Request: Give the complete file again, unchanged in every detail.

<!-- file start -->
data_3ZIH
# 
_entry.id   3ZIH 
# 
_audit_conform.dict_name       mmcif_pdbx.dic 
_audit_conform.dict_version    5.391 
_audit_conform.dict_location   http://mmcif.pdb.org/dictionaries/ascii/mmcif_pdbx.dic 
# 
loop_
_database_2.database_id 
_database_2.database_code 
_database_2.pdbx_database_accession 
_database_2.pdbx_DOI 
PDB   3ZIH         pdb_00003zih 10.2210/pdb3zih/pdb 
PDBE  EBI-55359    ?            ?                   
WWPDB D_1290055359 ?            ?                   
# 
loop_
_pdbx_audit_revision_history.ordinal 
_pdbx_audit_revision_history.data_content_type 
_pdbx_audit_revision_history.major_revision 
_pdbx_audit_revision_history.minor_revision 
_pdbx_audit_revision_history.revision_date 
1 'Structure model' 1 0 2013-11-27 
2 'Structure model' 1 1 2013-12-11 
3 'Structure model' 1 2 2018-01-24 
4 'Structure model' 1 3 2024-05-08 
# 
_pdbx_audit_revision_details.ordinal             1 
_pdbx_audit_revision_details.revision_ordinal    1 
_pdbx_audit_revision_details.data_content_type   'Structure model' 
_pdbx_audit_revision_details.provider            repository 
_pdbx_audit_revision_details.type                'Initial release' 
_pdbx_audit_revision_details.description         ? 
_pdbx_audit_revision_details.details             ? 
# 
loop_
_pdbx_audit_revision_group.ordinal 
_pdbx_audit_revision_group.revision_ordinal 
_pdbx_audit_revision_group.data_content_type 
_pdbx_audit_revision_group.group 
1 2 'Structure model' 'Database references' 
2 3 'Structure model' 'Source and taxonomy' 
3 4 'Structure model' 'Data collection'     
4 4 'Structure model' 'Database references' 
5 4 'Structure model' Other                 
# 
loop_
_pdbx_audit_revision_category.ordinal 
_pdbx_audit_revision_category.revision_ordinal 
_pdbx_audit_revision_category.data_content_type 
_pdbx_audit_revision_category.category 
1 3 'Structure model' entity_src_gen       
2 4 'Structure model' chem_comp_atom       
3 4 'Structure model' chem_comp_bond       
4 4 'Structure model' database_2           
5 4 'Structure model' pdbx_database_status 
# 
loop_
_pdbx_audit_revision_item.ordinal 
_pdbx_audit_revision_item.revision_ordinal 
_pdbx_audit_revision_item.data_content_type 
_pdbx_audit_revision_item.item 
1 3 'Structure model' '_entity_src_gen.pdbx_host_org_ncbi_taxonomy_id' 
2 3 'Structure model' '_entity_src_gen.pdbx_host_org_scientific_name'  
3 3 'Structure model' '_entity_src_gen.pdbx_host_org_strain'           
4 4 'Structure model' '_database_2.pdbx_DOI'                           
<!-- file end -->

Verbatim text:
data_3ZIH
# 
_entry.id   3ZIH 
# 
_audit_conform.dict_name       mmcif_pdbx.dic 
_audit_conform.dict_version    5.391 
_audit_conform.dict_location   http://mmcif.pdb.org/dictionaries/ascii/mmcif_pdbx.dic 
# 
loop_
_database_2.database_id 
_database_2.database_code 
_database_2.pdbx_database_accession 
_database_2.pdbx_DOI 
PDB   3ZIH         pdb_00003zih 10.2210/pdb3zih/pdb 
PDBE  EBI-55359    ?            ?                   
WWPDB D_1290055359 ?            ?                   
# 
loop_
_pdbx_audit_revision_history.ordinal 
_pdbx_audit_revision_history.data_content_type 
_pdbx_audit_revision_history.major_revision 
_pdbx_audit_revision_history.minor_revision 
_pdbx_audit_revision_history.revision_date 
1 'Structure model' 1 0 2013-11-27 
2 'Structure model' 1 1 2013-12-11 
3 'Structure model' 1 2 2018-01-24 
4 'Structure model' 1 3 2024-05-08 
# 
_pdbx_audit_revision_details.ordinal             1 
_pdbx_audit_revision_details.revision_ordinal    1 
_pdbx_audit_revision_details.data_content_type   'Structure model' 
_pdbx_audit_revision_details.provider            repository 
_pdbx_audit_revision_details.type                'Initial release' 
_pdbx_audit_revision_details.description         ? 
_pdbx_audit_revision_details.details             ? 
# 
loop_
_pdbx_audit_revision_group.ordinal 
_pdbx_audit_revision_group.revision_ordinal 
_pdbx_audit_revision_group.data_content_type 
_pdbx_audit_revision_group.group 
1 2 'Structure model' 'Database references' 
2 3 'Structure model' 'Source and taxonomy' 
3 4 'Structure model' 'Data collection'     
4 4 'Structure model' 'Database references' 
5 4 'Structure model' Other                 
# 
loop_
_pdbx_audit_revision_category.ordinal 
_pdbx_audit_revision_category.revision_ordinal 
_pdbx_audit_revision_category.data_content_type 
_pdbx_audit_revision_category.category 
1 3 'Structure model' entity_src_gen       
2 4 'Structure model' chem_comp_atom       
3 4 'Structure model' chem_comp_bond       
4 4 'Structure model' database_2           
5 4 'Structure model' pdbx_database_status 
# 
loop_
_pdbx_audit_revision_item.ordinal 
_pdbx_audit_revision_item.revision_ordinal 
_pdbx_audit_revision_item.data_content_type 
_pdbx_audit_revision_item.item 
1 3 'Structure model' '_entity_src_gen.pdbx_host_org_ncbi_taxonomy_id' 
2 3 'Structure model' '_entity_src_gen.pdbx_host_org_scientific_name'  
3 3 'Structure model' '_entity_src_gen.pdbx_host_org_strain'           
4 4 'Structure model' '_database_2.pdbx_DOI'                           